I tried to stay aware of myself. We caught some fire and were ambushed at that point. I leaned forward to put suppressive fire and I could hear the tanks rolling by us.  So I knew we were going to be ok.
My legs looked like they were in a meat grinder. I knew it was pretty bad. From then on I don’t remember that much I just remember waking up in Walter Reed in DC. From then on it was just a struggle.
8:23 ] What are some of the things you’ve seen the Wounded Warrior Project do for your mom? 
The Wounded Warrior Project has done so much for me and my mother. My mother was an ER nurse and she put her life on hold to take care of me. After my injury it upset me that everything my mother had worked so hard for to become a nurse and me a soldier was taken from us.
It was really hard and after I got better they asked my mom to help out because she knows what it’s like. The Wounded Warrior Project opened up a window for me and my mother to show that not only do you have to support the war but you also have to support the troops.

Wounded Warrior Programs

10:11 ] Cindy can you talk about some of the programs that are helping wounded warriors just like Shane? 
We have over 18 programs structured to nurture the body, the mind, economic empowerment and engagement. We have “Warriors to Work” to get soldiers back out in the working field.
The independence program helps get warriors back out into the community. It empowers them and the community. It helped Shane regain his self-esteem.
11:46 ] The Wounded Warrior Project relies on donations to keep it going. What would a donation mean to the Wounded Warrior Project? 
Your donation means that programs and services can continue to help and aid people like myself and my son. It would be life changing.

The Injuries You Can’t See

12:43 ] You mentioned that Shane suffers from Post Traumatic Stress (PST) disorder and I think it’s important for everyone to realize that sometimes it’s the wounds that you can’t see that are the most difficult to deal with.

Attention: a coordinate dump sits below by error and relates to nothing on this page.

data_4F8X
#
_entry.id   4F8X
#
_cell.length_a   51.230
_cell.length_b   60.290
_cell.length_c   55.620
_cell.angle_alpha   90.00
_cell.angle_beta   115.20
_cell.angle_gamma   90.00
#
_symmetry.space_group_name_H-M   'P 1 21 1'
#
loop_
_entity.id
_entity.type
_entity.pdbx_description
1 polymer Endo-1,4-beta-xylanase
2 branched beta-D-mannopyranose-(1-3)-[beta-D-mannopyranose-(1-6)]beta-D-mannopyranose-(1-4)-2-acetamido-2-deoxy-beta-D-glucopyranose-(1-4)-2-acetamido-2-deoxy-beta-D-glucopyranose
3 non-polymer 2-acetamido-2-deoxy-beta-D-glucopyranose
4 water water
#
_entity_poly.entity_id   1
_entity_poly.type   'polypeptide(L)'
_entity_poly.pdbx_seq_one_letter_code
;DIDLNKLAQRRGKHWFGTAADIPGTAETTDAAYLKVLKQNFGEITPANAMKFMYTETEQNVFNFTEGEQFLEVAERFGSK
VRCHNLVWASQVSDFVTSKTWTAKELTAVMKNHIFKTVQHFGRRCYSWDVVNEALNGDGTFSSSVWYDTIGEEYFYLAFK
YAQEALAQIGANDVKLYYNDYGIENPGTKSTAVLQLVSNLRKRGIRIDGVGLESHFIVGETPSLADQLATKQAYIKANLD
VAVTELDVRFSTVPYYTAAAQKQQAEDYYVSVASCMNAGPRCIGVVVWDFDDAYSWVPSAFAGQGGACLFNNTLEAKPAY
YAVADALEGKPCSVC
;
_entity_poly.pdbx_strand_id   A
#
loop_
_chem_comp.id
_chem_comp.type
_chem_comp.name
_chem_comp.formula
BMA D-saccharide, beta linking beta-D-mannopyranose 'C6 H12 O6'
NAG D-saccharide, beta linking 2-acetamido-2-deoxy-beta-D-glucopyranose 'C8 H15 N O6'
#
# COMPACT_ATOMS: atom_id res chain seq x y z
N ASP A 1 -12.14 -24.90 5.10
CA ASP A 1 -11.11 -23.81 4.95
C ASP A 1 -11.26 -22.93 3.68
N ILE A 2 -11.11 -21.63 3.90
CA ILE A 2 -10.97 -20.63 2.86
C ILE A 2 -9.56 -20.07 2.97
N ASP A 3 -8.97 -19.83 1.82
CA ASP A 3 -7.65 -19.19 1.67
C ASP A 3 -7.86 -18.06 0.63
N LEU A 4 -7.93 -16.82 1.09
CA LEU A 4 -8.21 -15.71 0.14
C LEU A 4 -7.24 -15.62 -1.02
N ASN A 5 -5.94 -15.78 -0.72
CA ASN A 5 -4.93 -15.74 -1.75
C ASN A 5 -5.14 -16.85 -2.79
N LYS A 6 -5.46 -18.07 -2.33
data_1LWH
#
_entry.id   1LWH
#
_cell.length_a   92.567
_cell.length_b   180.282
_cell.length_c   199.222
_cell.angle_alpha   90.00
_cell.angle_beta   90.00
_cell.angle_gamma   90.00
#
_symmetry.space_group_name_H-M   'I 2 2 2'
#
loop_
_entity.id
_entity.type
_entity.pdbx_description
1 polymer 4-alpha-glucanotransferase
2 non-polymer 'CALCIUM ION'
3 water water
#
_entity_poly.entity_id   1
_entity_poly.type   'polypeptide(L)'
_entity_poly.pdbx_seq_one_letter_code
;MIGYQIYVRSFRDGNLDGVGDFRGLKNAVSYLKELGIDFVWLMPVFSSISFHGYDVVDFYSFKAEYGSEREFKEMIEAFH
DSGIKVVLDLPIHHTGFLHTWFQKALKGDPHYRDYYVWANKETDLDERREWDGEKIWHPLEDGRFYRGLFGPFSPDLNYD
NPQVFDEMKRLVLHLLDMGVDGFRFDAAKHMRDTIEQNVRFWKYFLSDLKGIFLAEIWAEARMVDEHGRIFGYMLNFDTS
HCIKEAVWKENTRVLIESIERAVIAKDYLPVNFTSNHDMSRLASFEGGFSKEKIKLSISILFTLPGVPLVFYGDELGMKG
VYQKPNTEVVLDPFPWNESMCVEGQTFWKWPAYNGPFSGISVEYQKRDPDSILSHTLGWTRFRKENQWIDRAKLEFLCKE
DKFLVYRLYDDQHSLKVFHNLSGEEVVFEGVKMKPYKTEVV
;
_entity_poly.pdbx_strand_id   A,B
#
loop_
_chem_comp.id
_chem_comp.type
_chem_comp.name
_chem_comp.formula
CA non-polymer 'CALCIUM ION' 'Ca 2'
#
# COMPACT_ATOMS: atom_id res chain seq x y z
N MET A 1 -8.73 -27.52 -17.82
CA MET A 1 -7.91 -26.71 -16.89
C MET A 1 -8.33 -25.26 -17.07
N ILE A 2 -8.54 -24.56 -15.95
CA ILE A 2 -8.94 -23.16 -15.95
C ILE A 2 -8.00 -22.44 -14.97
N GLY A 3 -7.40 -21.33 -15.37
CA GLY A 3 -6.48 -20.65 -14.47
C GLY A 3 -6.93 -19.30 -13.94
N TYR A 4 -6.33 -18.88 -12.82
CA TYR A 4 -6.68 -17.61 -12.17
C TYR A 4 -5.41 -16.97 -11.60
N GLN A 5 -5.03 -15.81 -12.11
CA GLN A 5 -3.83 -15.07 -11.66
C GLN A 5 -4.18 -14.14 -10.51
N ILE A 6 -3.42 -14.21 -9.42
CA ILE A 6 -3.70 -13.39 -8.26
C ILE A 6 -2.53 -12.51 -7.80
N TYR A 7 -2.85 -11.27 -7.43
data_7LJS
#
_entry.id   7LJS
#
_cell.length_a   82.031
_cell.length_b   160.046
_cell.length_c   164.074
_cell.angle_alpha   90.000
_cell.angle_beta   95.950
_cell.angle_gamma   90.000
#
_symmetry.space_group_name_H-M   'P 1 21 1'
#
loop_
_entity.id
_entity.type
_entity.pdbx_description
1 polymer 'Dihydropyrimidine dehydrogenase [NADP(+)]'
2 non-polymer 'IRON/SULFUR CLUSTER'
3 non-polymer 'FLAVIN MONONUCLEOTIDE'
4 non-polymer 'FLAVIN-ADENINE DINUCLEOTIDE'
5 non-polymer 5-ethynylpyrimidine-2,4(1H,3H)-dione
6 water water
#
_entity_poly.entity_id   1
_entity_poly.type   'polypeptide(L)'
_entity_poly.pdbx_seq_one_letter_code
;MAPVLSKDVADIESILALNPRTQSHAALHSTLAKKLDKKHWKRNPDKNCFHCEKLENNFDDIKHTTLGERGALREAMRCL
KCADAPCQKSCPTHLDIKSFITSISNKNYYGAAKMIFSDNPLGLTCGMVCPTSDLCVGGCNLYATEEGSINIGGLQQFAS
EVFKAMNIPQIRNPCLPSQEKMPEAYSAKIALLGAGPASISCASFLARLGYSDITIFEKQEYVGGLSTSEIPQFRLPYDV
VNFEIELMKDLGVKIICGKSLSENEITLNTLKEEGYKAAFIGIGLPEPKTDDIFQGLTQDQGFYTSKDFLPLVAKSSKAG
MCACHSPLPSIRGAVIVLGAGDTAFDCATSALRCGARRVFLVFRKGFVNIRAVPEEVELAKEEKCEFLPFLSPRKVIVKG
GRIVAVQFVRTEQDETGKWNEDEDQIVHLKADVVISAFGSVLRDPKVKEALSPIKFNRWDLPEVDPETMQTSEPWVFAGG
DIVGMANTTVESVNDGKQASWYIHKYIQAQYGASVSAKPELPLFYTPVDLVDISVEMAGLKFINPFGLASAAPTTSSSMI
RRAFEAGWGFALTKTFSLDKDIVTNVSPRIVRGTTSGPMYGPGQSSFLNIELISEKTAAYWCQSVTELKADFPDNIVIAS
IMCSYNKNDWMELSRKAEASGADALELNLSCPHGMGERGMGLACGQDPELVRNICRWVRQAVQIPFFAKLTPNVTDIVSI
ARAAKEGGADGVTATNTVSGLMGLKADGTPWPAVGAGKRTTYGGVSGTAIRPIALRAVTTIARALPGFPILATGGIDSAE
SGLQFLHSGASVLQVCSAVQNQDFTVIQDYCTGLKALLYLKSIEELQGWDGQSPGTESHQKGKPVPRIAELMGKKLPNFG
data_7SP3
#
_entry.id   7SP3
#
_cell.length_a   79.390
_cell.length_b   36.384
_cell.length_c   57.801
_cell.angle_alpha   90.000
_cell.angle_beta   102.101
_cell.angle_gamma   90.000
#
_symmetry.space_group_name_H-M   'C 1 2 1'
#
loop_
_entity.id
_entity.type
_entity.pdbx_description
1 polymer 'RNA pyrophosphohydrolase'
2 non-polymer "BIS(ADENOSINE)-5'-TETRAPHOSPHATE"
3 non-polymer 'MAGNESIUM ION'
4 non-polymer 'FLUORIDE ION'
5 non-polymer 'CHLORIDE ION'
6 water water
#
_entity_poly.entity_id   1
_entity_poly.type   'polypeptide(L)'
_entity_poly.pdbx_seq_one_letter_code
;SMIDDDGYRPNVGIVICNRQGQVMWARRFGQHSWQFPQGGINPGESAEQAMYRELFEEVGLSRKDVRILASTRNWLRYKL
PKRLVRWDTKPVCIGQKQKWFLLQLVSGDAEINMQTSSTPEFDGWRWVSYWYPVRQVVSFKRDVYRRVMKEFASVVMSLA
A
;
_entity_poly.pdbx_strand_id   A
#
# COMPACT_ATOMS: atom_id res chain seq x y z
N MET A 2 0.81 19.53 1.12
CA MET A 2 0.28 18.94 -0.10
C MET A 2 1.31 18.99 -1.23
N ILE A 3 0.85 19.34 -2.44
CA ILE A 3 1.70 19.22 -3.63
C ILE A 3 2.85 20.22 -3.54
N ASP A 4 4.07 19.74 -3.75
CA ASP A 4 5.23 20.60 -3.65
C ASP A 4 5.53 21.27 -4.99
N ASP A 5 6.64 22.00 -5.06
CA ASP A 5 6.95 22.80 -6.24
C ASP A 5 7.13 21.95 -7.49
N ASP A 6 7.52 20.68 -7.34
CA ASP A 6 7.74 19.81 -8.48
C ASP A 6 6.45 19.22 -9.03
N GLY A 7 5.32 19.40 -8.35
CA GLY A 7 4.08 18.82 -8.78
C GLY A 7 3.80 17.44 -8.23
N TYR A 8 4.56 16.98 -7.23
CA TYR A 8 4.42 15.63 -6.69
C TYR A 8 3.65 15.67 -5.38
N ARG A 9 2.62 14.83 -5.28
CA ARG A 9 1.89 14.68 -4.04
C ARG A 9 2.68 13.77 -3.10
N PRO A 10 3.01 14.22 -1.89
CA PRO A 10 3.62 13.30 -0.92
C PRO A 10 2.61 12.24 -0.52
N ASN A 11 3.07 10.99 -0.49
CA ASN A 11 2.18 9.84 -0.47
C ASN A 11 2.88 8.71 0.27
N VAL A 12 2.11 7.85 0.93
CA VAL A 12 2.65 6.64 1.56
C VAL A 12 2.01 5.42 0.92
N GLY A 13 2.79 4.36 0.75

The estimate that over 400,000 soldiers returning are diagnosed with  PST along with oer 320,000 with traumatic brain injuries. just because you see a solider and he has no physicl wounds it doesn’t mean he isn’t injured.
13:22 ] That’s where the Wounded Warrior Project can step in and help not only the solider but the family member understand what that means. 
Exactly, we have an on-line self-help tool called With this site there are self-help strategy tools that help them understand what they are going through.
At a certain point the VA informed us that Shane’s speech therapy was coming to an end. Shane was very upset. The Wounded Warrior Project stepped in and said we’re going to provide Shane with an adult literacy tutor. He is still making great progress today.
Wounded Warrior Project provided Shane with that ability. Where would he be? We would be lost if it wasn’t for Wounded Warrior Project.
15:47 ] What’s the best thing that someone can do to support the wounded warrior project? 
The war is not over and these injuries are life long. These programs and services will keep him going. Your donation is crucial, we save lives.
16:46 ] You took a fishing trip to Alaska I see, what was that all about? 
They took me and one of my good friends to go fishing in Alaska. This is something you did through the Wounded Warrior Project.
17:18 ] Some may call it a vacation but it’s more than that. It’s about bonding and understanding there are others going through the same struggles. At the same time realizing you can do things that you thought you couldn’t do before. 
If you are listening today I ask you for your support because your donation can save a life. I have a saying and Elmer Davis puts it perfectly “This land shall remain the home of the free so long as it is the home of the brave.”